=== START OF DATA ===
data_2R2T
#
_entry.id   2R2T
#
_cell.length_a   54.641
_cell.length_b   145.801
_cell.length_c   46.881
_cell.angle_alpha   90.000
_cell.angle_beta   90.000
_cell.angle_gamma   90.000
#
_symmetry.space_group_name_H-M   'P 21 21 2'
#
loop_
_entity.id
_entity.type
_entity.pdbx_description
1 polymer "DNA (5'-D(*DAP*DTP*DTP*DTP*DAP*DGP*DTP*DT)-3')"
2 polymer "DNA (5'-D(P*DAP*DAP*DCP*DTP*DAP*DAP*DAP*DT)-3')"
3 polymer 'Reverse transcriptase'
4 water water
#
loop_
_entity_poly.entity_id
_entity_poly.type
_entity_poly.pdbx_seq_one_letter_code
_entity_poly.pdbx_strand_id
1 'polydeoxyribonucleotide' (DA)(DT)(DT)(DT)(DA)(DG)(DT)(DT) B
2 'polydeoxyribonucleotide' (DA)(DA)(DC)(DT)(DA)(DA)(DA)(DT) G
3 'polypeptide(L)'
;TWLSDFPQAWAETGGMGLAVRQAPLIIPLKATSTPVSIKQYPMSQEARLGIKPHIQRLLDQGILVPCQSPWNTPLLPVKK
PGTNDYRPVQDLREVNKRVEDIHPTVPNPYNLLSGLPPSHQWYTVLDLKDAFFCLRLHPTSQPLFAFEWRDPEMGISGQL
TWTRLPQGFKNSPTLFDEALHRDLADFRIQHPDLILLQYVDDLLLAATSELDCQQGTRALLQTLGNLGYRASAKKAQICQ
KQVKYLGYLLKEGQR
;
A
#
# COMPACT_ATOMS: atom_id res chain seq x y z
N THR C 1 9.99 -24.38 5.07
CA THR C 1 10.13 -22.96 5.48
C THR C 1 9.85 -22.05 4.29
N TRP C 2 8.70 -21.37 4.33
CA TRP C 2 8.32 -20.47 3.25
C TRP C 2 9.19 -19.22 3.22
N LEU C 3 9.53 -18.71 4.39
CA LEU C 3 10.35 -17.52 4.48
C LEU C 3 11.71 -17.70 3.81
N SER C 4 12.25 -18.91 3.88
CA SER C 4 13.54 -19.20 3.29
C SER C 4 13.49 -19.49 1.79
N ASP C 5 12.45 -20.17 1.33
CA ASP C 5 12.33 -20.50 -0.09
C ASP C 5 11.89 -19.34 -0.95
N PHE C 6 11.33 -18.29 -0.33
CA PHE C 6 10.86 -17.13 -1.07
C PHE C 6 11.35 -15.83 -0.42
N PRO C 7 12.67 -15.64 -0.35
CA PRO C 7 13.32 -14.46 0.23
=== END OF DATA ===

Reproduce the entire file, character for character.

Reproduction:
data_2R2T
#
_entry.id   2R2T
#
_cell.length_a   54.641
_cell.length_b   145.801
_cell.length_c   46.881
_cell.angle_alpha   90.000
_cell.angle_beta   90.000
_cell.angle_gamma   90.000
#
_symmetry.space_group_name_H-M   'P 21 21 2'
#
loop_
_entity.id
_entity.type
_entity.pdbx_description
1 polymer "DNA (5'-D(*DAP*DTP*DTP*DTP*DAP*DGP*DTP*DT)-3')"
2 polymer "DNA (5'-D(P*DAP*DAP*DCP*DTP*DAP*DAP*DAP*DT)-3')"
3 polymer 'Reverse transcriptase'
4 water water
#
loop_
_entity_poly.entity_id
_entity_poly.type
_entity_poly.pdbx_seq_one_letter_code
_entity_poly.pdbx_strand_id
1 'polydeoxyribonucleotide' (DA)(DT)(DT)(DT)(DA)(DG)(DT)(DT) B
2 'polydeoxyribonucleotide' (DA)(DA)(DC)(DT)(DA)(DA)(DA)(DT) G
3 'polypeptide(L)'
;TWLSDFPQAWAETGGMGLAVRQAPLIIPLKATSTPVSIKQYPMSQEARLGIKPHIQRLLDQGILVPCQSPWNTPLLPVKK
PGTNDYRPVQDLREVNKRVEDIHPTVPNPYNLLSGLPPSHQWYTVLDLKDAFFCLRLHPTSQPLFAFEWRDPEMGISGQL
TWTRLPQGFKNSPTLFDEALHRDLADFRIQHPDLILLQYVDDLLLAATSELDCQQGTRALLQTLGNLGYRASAKKAQICQ
KQVKYLGYLLKEGQR
;
A
#
# COMPACT_ATOMS: atom_id res chain seq x y z
N THR C 1 9.99 -24.38 5.07
CA THR C 1 10.13 -22.96 5.48
C THR C 1 9.85 -22.05 4.29
N TRP C 2 8.70 -21.37 4.33
CA TRP C 2 8.32 -20.47 3.25
C TRP C 2 9.19 -19.22 3.22
N LEU C 3 9.53 -18.71 4.39
CA LEU C 3 10.35 -17.52 4.48
C LEU C 3 11.71 -17.70 3.81
N SER C 4 12.25 -18.91 3.88
CA SER C 4 13.54 -19.20 3.29
C SER C 4 13.49 -19.49 1.79
N ASP C 5 12.45 -20.17 1.33
CA ASP C 5 12.33 -20.50 -0.09
C ASP C 5 11.89 -19.34 -0.95
N PHE C 6 11.33 -18.29 -0.33
CA PHE C 6 10.86 -17.13 -1.07
C PHE C 6 11.35 -15.83 -0.42
N PRO C 7 12.67 -15.64 -0.35
CA PRO C 7 13.32 -14.46 0.23